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I'm trying to wrap my head around Ruby, and one thing I'm struggling with is the lack of interface/abstract class support. From googling about, the response I continuously see to abstract class related Ruby questions is "You're thinking in Java. Ruby doesn't work that way"

So, how would one work in Ruby without interfaces/abstract classes?

For example, in Java I might create an abstract class "book", with subclasses "novel", "textbook", and "journal". There is a lot of common functionality that I throw in 'book', but I don't want it to be directly accessible - a book must be either a novel, textbook or journal.

In ruby, how would I write out that sort of functionality?

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1  
Here's a similar question with some really nice answers: stackoverflow.com/questions/512466/… –  Mladen Jablanović Feb 22 '11 at 14:14
    
The org.java and org.jruby namespaces play very well together (: –  RealDeal_EE'18 Nov 23 '13 at 15:25

2 Answers 2

up vote 14 down vote accepted

I am also Ruby starter. From my understanding, there is a closer rival for abstract classes in ruby. that is module. you can't create any instances of module but you can include with another class. So a target class will get the whole functionality of parent

  module Log
    def write
      //blah
    end
  end

  class EventLog
    include Log

    def Prepare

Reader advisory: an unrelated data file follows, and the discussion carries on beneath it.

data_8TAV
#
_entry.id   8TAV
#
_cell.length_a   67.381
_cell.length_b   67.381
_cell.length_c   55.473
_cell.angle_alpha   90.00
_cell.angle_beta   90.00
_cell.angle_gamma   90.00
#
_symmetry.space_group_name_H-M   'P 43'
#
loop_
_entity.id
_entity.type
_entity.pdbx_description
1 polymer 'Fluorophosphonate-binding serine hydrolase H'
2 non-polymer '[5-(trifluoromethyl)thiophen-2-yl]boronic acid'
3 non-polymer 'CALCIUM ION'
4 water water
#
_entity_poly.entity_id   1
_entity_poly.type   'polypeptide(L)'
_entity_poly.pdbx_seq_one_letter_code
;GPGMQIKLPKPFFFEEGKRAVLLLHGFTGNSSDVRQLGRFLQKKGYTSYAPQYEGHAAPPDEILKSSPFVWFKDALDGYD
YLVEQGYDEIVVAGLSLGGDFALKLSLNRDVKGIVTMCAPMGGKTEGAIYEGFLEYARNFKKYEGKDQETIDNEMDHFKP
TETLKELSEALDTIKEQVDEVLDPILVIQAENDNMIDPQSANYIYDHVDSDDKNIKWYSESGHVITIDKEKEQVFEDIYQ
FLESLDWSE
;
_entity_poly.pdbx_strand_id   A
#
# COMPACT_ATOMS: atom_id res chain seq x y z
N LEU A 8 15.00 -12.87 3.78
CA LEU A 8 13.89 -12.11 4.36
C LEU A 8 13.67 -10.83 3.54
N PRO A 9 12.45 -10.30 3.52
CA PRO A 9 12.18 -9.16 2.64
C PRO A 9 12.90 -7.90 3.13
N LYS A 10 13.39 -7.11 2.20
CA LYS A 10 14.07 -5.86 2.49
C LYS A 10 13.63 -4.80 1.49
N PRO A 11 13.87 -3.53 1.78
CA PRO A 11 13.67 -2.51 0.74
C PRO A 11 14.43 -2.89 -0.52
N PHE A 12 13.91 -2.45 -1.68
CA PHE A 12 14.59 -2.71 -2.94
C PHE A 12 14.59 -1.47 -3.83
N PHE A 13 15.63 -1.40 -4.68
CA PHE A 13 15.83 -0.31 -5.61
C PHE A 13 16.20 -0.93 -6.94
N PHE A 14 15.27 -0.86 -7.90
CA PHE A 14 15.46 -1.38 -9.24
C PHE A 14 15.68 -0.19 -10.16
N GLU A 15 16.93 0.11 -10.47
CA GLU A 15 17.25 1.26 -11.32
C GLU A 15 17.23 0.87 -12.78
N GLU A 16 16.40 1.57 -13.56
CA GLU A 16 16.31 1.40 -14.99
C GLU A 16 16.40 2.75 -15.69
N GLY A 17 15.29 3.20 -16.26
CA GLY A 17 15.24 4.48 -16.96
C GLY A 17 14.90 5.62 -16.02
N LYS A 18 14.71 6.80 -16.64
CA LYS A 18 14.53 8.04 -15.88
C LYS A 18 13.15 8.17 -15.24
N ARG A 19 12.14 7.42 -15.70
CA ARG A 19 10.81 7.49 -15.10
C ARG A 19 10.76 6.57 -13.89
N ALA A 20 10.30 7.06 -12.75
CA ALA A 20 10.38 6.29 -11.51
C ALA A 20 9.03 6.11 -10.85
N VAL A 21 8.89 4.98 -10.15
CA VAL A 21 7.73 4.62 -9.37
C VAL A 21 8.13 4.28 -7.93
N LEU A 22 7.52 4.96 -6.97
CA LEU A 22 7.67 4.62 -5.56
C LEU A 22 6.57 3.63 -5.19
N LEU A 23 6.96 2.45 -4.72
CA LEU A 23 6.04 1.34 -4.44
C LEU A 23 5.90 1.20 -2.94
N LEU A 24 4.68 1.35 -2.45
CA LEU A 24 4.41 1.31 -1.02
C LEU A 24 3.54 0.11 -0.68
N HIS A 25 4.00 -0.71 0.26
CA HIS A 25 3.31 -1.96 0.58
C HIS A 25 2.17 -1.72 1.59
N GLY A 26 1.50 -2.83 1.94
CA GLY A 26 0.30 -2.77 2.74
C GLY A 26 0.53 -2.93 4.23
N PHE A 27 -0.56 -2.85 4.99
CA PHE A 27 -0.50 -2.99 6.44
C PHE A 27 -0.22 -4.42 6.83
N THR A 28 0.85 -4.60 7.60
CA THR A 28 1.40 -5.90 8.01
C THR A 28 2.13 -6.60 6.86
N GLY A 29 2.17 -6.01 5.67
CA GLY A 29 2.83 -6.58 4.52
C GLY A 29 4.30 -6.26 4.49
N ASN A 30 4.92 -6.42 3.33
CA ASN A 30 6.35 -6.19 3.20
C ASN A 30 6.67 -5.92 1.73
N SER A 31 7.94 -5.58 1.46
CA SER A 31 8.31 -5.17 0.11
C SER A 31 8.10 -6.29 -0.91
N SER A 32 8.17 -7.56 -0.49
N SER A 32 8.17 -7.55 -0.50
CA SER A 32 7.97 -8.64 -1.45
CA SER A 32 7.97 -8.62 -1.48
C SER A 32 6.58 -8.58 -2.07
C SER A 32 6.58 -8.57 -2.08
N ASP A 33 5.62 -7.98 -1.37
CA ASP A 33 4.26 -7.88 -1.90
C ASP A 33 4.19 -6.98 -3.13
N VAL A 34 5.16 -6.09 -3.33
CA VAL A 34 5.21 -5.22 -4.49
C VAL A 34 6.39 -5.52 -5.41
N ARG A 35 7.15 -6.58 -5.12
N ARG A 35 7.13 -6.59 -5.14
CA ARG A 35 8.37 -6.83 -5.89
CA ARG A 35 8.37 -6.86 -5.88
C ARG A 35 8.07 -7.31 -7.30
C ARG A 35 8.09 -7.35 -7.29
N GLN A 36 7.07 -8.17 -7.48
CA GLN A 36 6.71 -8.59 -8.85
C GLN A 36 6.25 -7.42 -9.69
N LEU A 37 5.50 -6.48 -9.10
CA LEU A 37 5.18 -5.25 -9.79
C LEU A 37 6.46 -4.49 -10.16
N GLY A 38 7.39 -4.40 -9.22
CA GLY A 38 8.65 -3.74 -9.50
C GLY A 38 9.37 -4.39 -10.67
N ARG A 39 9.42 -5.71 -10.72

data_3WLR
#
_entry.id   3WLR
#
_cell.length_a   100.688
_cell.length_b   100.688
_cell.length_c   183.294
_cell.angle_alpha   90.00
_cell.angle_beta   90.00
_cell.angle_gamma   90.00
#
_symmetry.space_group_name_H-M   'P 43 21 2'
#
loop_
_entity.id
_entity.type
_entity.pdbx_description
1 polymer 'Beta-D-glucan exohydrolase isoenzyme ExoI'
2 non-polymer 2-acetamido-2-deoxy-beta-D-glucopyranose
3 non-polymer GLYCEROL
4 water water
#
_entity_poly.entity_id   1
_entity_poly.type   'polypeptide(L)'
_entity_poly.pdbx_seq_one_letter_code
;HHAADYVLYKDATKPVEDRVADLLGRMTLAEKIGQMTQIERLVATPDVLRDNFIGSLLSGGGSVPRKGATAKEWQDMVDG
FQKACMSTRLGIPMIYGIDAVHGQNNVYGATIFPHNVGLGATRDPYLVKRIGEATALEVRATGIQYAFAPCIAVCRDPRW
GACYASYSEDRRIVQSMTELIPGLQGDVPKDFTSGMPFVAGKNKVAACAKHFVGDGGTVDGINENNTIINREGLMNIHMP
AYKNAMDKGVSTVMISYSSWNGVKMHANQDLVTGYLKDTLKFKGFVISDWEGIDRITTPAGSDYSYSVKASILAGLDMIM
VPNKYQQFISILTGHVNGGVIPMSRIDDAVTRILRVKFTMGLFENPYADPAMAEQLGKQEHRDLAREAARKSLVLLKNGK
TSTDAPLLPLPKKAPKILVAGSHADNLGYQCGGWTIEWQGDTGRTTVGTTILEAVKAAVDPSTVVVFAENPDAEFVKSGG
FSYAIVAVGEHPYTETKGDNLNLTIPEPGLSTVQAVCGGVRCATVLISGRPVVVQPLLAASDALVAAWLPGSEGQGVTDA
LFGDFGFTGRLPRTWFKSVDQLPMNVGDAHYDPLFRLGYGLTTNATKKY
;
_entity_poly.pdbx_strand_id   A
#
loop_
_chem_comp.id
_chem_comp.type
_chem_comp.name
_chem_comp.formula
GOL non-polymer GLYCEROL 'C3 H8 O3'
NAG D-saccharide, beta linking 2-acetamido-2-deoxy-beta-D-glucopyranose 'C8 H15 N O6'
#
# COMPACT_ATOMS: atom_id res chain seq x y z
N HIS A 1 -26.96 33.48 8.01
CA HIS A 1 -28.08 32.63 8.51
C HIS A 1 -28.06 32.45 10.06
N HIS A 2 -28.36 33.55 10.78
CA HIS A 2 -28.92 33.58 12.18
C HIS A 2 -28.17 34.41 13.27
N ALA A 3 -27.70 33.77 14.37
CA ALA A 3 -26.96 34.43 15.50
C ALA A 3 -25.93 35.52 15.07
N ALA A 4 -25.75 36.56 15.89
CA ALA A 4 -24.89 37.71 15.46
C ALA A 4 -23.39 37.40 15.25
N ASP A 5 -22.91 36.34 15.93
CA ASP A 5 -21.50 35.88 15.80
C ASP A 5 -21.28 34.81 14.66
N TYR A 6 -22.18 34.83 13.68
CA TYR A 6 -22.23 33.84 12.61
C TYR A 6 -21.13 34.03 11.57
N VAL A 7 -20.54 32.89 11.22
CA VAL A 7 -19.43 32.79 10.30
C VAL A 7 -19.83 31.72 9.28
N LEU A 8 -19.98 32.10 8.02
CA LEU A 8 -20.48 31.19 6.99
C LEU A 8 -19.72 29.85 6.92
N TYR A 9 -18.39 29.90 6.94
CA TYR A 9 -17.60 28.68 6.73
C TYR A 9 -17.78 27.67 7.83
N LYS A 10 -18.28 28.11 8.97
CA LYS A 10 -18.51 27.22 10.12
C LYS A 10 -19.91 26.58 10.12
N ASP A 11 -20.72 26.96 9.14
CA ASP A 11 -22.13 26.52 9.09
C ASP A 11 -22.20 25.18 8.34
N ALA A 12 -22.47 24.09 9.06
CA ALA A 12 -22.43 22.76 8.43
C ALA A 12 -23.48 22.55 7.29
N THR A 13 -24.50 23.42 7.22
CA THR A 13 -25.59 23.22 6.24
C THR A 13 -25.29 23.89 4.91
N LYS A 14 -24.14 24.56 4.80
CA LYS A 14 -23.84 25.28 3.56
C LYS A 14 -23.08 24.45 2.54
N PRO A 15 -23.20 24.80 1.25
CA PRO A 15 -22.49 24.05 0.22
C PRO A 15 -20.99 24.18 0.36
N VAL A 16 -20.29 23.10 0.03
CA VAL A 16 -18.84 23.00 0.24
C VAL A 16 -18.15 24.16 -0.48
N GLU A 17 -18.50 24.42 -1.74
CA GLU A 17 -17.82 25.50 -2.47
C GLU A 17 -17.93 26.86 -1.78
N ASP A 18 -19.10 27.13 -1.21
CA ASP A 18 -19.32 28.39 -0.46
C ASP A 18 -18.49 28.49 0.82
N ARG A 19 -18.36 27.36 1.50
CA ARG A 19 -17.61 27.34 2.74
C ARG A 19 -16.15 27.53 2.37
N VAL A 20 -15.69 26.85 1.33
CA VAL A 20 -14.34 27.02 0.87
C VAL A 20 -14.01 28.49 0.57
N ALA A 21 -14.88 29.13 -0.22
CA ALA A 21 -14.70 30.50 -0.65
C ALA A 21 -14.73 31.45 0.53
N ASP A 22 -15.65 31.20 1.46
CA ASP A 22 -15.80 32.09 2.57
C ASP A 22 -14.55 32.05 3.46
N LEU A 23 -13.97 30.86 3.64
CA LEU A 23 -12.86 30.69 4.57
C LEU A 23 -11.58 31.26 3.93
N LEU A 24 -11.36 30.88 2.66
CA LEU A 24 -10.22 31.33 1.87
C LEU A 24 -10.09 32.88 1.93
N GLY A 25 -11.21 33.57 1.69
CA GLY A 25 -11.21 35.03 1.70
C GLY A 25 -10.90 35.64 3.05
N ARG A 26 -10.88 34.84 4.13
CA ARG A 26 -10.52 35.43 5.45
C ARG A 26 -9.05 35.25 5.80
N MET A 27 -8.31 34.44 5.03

end
  end

In statically typed languages like java/C# , Interfaces enforce the classes to have all the methods at compile time. Since Ruby is dynamic, there is no meaning in it.

For more clarity, check these posts why dynamic languages don't require interfaces..

  1. why-dont-we-require-interfaces-in-dynamic-languages
  2. why-do-dynamic-languages-like-ruby-and-python-not-have-the-concept-of-interfaces
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These are called mixins (edit: one type of mixin, in this case include affects instance methods, while you can also use extend which will affect class methods… hopefully I explained that correctly), if I remember right. Essentially, the module provides functionality that to be shared among a number of classes, but is not itself a class. In doing this, you cannot instantiate a Book module, but you can instantiate a Journal class that includes the Book module. –  nil Feb 22 '11 at 10:53
    
@nil, yes you are absolutely right.. Modules are mixins. –  RameshVel Feb 22 '11 at 10:54
    
Many thanks Ramesh. :-) –  PlankTon Feb 23 '11 at 1:25

there are ways to implement this type of thing, including abstract_type gem. While ruby doesn't require it and has mixins, i think there are cases, like adapters, where you'd want to secure your interface to a set of objects with something more explicit.

also, check out http://metabates.com/2011/02/07/building-interfaces-and-abstract-classes-in-ruby/

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